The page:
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Panorama econòmic

Economic indicators

Despite Sweden's exposure to global trade dynamics, Covid-19 has had a rather limited impact on its economy compared with most other European countries. GDP returned to its pre-pandemic level in 2021 and continued growing in 2022 (+2.8%). Nevertheless, the Swedish economy contracted in 2023, mainly due to a decrease in private consumption and a decline in housing construction. Factors such as high inflation, uncertainty, and rising interest rates contributed to these challenges. In fact, the accumulation of macroeconomic imbalances over the years had rendered the Swedish economy susceptible to the impact of tightening monetary conditions. In 2024, uncertainties regarding income due to a cooling labour market and housing market pressures are expected to restrain private consumption. The recovery in household consumption in 2025 is anticipated to be supported by real disposable income gains resulting from decreasing inflation. Housing construction is projected to decrease, influenced by reduced dwelling valuations, limited borrowing capacity, and rising construction costs. Conversely, robust corporate balance sheets and innovative projects in manufacturing are likely to bolster investments in equipment and information and ICT. Overall, the IMF forecasts growth of 0.6% this year and 2.4% in 2025 (-0.2% and 1,3%, respectively, according to the EU Commission).

Sweden is among the few advanced European economies to show both a current account surplus and low public debt. Having achieved a surplus in 2022, the general government balance experienced a minor deficit in 2023 (-0.3% of GDP). Although tax revenues, particularly from corporate income tax, remained robust at the central government level, increased spending on items like indexed social transfers and pensions contributed to the deficit. Over the forecast horizon, increasing unemployment is poised to impact income tax revenue negatively, while automatic stabilizers are expected to elevate expenditure through social transfers to households. The country’s debt-to-GDP ratio is among the lowest in the EU and was estimated at 32.3% in 2023 (IMF). It is assumed to remain stable in the near term. The headline HICP inflation rate reached its peak at the end of 2022 and has subsequently decreased, following a decline in energy prices and the alleviation of supply constraints. It was estimated at 6.9% in 2023 but is projected to gradually decrease to 2.7% by 2025 (IMF).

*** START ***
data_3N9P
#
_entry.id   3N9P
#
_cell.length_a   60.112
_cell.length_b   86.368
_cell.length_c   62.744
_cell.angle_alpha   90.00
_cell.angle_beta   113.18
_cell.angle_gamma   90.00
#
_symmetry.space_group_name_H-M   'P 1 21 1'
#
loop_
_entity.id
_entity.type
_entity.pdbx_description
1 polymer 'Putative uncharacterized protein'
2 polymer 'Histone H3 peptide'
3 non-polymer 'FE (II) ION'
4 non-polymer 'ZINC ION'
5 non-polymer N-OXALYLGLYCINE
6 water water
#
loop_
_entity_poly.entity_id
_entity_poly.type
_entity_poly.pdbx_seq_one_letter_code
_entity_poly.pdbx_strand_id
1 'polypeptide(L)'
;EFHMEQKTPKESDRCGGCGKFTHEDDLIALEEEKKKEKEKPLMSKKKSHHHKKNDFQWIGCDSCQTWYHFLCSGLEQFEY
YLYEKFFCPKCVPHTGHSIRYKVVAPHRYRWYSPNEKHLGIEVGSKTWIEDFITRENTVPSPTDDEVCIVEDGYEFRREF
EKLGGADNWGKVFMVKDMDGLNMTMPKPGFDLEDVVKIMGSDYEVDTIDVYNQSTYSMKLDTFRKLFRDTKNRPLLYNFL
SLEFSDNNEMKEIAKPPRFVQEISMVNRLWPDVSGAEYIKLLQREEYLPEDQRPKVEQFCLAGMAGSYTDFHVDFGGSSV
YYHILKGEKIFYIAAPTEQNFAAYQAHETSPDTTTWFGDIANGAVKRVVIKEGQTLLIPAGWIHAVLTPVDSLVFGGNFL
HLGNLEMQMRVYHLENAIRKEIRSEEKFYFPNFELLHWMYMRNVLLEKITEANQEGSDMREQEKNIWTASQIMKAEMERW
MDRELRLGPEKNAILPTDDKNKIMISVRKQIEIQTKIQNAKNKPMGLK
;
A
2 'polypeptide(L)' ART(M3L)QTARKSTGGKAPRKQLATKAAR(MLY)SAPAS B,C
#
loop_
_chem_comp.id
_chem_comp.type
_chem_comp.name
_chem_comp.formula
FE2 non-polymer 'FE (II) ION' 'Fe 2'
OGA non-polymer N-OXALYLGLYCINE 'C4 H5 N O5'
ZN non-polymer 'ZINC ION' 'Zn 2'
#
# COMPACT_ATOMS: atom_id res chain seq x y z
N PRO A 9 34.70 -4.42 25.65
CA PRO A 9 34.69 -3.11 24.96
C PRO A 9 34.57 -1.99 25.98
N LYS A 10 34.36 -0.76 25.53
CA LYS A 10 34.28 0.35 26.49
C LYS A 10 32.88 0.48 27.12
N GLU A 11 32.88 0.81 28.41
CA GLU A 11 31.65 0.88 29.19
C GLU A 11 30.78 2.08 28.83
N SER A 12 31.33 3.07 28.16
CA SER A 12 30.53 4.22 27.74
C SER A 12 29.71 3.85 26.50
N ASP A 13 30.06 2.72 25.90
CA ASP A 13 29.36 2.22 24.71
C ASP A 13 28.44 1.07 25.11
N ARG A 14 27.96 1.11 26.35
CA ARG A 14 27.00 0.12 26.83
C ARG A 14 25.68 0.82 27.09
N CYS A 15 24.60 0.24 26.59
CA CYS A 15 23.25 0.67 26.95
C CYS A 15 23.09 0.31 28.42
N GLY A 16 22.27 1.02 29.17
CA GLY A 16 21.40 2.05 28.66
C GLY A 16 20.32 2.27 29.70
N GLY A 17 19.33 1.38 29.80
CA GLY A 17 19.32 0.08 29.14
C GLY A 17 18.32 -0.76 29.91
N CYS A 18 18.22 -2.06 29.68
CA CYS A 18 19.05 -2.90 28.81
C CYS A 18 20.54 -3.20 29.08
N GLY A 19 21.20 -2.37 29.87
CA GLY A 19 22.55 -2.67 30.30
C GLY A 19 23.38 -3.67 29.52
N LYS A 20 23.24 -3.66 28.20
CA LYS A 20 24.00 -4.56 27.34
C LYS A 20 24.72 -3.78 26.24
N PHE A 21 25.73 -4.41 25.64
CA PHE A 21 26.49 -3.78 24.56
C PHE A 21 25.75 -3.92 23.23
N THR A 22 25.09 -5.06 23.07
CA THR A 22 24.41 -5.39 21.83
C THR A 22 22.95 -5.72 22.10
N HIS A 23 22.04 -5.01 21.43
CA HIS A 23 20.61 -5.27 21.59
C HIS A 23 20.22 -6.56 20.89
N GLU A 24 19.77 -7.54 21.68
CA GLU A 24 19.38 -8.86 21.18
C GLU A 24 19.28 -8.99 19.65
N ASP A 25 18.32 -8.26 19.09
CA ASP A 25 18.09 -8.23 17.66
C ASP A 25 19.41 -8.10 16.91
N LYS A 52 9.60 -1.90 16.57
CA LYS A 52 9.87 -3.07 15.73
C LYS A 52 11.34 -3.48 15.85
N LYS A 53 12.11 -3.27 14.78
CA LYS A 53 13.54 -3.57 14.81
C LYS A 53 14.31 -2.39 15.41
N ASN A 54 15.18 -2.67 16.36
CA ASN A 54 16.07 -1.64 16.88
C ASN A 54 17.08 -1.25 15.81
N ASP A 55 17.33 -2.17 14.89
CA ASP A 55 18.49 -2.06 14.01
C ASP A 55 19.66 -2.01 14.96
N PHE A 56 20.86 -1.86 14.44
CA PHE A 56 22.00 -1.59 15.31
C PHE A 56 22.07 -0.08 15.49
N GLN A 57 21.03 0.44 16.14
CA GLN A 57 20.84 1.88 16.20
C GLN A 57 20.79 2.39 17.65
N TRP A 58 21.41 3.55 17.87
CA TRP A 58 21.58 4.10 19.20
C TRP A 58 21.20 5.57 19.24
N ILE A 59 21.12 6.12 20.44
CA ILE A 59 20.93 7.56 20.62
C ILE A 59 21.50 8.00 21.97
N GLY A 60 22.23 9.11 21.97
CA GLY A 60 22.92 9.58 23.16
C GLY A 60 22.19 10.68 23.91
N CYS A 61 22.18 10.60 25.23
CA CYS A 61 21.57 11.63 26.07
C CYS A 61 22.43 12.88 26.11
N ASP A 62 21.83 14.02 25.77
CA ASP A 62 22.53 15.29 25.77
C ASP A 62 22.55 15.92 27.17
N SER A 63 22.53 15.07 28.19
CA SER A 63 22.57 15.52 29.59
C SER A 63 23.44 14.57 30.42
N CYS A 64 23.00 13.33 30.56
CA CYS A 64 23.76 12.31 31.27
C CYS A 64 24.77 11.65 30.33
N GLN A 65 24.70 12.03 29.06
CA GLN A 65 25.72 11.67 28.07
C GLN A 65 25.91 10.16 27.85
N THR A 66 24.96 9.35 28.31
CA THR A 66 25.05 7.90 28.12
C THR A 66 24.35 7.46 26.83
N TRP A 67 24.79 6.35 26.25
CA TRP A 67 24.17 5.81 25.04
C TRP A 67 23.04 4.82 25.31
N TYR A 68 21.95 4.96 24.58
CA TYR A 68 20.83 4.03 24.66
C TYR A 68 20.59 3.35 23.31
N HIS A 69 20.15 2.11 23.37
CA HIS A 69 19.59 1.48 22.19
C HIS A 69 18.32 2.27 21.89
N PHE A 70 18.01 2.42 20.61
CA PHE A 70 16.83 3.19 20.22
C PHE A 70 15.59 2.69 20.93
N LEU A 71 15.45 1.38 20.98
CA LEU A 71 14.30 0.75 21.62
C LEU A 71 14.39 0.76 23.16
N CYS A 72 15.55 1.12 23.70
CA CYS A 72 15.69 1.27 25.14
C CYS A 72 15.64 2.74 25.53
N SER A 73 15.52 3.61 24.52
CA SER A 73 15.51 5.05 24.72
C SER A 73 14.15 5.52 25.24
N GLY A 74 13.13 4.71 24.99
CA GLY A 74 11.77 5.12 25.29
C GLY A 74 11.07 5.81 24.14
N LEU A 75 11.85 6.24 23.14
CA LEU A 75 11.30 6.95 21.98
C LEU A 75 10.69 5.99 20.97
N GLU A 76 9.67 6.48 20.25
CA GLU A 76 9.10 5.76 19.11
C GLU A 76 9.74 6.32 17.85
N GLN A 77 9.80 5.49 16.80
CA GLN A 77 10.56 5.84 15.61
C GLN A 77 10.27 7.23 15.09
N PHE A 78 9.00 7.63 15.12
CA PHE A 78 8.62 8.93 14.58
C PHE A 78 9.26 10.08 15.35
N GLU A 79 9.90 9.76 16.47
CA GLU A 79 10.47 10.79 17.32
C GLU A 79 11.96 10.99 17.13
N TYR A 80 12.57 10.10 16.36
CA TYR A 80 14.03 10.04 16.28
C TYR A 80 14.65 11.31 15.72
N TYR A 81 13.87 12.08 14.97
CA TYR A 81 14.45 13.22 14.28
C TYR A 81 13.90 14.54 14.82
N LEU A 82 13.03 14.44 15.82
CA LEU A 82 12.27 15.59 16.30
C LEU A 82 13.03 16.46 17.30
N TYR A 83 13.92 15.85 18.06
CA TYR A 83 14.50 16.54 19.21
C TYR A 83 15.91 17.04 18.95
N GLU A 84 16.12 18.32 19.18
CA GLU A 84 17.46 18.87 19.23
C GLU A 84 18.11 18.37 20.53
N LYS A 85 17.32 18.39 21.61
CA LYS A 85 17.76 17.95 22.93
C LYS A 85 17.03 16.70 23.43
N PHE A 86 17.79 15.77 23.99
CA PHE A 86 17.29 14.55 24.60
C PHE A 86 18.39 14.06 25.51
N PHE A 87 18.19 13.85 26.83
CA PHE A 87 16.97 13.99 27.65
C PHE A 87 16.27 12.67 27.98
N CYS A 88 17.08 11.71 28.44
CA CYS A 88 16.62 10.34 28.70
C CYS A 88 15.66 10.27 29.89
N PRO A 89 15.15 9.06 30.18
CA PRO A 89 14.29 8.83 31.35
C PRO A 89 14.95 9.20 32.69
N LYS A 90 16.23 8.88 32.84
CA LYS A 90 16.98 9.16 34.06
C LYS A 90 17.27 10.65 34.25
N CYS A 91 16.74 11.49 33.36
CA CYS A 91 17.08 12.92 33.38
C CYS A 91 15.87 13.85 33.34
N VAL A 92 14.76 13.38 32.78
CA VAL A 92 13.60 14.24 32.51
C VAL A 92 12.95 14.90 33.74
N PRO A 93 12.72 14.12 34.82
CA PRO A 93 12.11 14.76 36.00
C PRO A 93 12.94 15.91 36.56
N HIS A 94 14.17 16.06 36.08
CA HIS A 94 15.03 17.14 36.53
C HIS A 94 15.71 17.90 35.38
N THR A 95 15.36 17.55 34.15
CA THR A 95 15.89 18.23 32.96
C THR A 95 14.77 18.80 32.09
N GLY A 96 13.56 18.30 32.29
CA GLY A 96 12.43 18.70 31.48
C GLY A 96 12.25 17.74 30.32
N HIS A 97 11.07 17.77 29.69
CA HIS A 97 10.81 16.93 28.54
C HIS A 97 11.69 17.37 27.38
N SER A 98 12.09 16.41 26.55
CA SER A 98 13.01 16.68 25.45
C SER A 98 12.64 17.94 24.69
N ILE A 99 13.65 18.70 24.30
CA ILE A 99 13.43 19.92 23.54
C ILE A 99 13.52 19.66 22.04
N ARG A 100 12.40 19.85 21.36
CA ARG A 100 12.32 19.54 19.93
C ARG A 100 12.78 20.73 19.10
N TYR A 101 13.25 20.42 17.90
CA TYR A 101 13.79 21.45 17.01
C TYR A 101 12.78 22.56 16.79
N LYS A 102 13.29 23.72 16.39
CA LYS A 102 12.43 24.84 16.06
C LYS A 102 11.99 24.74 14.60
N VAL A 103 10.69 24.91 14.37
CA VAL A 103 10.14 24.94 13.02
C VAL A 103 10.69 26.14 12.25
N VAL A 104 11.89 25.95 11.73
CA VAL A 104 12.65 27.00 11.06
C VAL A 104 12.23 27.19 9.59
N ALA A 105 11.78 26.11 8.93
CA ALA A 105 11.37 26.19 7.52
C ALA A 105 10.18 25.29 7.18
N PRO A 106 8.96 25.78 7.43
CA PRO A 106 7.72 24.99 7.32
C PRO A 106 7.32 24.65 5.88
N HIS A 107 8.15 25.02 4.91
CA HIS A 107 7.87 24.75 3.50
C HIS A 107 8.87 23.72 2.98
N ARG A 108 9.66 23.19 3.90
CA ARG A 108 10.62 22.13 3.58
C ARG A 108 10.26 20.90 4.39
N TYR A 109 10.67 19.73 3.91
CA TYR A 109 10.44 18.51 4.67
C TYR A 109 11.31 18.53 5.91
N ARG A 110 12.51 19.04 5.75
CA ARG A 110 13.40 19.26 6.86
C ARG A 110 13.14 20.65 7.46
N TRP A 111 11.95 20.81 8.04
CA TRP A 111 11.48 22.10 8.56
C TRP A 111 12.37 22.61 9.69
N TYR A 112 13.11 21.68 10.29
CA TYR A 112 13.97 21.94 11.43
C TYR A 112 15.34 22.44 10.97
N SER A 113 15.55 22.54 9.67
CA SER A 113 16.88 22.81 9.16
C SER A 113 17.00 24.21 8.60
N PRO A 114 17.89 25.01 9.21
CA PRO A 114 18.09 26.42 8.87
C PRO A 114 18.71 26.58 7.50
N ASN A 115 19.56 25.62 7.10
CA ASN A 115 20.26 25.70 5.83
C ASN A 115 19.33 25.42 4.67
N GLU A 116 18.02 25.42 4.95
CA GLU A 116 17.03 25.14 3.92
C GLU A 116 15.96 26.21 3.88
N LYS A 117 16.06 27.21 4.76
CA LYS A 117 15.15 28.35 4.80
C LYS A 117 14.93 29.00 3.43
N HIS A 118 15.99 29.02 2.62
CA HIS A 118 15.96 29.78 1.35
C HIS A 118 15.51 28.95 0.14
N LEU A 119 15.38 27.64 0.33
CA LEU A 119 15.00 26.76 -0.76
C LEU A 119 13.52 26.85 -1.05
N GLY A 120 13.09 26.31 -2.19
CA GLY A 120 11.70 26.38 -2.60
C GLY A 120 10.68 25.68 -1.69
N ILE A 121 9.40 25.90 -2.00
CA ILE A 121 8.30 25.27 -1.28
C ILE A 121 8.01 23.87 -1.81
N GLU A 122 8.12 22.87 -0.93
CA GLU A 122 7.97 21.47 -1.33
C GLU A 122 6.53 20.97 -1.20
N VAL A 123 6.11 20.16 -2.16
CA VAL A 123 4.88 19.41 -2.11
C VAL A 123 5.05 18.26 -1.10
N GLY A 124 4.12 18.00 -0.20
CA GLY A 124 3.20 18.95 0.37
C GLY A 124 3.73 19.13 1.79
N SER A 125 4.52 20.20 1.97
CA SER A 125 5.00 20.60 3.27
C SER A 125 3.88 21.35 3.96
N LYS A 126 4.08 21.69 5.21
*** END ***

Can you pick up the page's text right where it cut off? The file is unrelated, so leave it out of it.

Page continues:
The country’s unemployment rate was stable at 7.5% in 2023. Nevertheless, employment growth is anticipated to slow down, responding to the cyclical downturn with a delay. The IMF expects the unemployment rate to increase by 8.1% in 2024, while average real wages gradually move into positive territory on the back of falling inflation. Overall, Swedish citizens enjoy a high per capita GDP of USD 66,209 (PPP – 2023), 16.2% higher than the EU’s average, and the European Anti-Poverty Network (EAPN) estimates that only 2% of Sweden’s population lives in serious material poverty conditions. Nominal wage growth, however, has been lagging behind inflation, resulting in a reduction of households’ real disposable income.

GDP Indicators 20222023 (E)2024 (E)2025 (E)2026 (E)
GDP (billions USD) 590.41593.27623.05651.28680.16
GDP (constant prices, annual % change) 2.7-
GDP per capita (USD) 56,11456,22558,52960,67362,870
General government balance (in % of GDP) 0.6-0.0-
General government gross debt (in % of GDP) 32.935.936.035.034.0
Inflation rate (%)
Unemployment rate (% of the labor force)
Current Account (billions USD) 34.5236.9237.0934.2132.97
Current account (in % of GDP)

Font: IMF – World Economic Outlook Database, 2016

Note: (e) Estimated data

Monetary indicators 20162017201820192020
Swedish Krona (SEK) - Average annual exchange rate for 1 EUR 9.119.6610.2610.6710.52

Font: World Bank, 2015


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Actualitzacions: June 2024

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